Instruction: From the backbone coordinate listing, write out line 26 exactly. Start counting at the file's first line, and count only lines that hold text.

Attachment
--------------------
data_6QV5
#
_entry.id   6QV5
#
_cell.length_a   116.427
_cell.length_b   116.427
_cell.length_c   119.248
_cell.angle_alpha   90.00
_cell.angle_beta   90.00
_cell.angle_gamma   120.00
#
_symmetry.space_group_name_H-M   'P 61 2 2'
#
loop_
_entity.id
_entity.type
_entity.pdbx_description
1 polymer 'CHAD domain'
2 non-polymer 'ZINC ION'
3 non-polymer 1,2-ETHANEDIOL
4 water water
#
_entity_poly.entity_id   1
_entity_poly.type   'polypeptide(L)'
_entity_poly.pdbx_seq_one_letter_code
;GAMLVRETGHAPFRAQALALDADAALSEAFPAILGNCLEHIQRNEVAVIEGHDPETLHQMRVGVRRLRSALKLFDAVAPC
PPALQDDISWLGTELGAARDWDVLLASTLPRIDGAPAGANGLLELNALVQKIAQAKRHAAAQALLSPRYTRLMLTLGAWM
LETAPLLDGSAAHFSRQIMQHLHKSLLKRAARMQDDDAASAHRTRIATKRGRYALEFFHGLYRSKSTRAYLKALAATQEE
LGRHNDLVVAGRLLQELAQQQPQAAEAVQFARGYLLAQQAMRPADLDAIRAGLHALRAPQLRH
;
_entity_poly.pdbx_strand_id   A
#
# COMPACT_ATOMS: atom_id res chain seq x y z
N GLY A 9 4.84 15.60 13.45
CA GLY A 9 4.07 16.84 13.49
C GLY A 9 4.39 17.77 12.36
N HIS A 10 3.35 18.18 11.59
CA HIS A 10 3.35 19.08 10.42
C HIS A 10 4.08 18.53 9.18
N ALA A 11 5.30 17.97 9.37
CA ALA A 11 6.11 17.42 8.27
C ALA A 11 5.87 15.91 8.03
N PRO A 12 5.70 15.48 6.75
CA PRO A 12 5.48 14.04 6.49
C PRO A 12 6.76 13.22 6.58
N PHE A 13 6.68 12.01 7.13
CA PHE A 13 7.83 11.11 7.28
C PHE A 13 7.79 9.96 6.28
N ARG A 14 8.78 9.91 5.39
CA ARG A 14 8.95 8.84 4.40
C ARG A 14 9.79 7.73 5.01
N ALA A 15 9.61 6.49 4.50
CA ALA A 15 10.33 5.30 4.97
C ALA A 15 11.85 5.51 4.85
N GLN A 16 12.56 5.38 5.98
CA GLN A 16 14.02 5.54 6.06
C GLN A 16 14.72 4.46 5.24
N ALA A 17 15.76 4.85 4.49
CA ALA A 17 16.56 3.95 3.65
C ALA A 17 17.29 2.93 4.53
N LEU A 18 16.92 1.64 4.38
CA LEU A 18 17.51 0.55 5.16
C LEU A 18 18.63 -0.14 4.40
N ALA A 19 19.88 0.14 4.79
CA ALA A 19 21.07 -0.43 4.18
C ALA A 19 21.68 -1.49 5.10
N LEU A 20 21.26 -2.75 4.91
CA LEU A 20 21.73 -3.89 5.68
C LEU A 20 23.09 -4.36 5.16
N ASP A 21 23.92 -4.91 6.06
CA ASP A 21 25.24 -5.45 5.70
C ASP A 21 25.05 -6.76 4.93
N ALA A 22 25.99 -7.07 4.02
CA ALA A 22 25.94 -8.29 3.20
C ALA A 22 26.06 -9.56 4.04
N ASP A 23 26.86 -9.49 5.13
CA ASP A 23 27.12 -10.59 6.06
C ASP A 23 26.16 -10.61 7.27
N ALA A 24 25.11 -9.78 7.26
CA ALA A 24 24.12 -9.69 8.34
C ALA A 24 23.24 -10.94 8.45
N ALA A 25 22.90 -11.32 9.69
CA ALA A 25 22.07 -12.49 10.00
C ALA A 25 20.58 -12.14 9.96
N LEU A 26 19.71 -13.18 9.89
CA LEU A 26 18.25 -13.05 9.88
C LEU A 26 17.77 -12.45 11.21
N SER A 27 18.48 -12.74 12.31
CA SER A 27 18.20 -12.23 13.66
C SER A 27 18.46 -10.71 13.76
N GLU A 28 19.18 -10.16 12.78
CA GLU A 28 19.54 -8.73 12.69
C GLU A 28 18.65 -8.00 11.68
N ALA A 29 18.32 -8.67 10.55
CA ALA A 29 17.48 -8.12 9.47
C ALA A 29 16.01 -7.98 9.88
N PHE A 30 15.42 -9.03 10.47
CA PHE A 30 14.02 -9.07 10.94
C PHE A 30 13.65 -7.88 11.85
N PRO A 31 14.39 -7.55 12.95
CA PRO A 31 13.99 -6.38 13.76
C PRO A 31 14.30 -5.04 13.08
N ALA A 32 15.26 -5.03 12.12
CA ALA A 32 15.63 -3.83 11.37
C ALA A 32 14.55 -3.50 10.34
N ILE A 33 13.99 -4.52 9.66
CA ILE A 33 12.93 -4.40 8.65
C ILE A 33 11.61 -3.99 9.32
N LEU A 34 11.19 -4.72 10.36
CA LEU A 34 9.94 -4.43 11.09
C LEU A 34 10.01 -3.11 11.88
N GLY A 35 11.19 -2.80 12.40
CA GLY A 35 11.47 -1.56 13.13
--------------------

;GAMLVRETGHAPFRAQALALDADAALSEAFPAILGNCLEHIQRNEVAVIEGHDPETLHQMRVGVRRLRSALKLFDAVAPC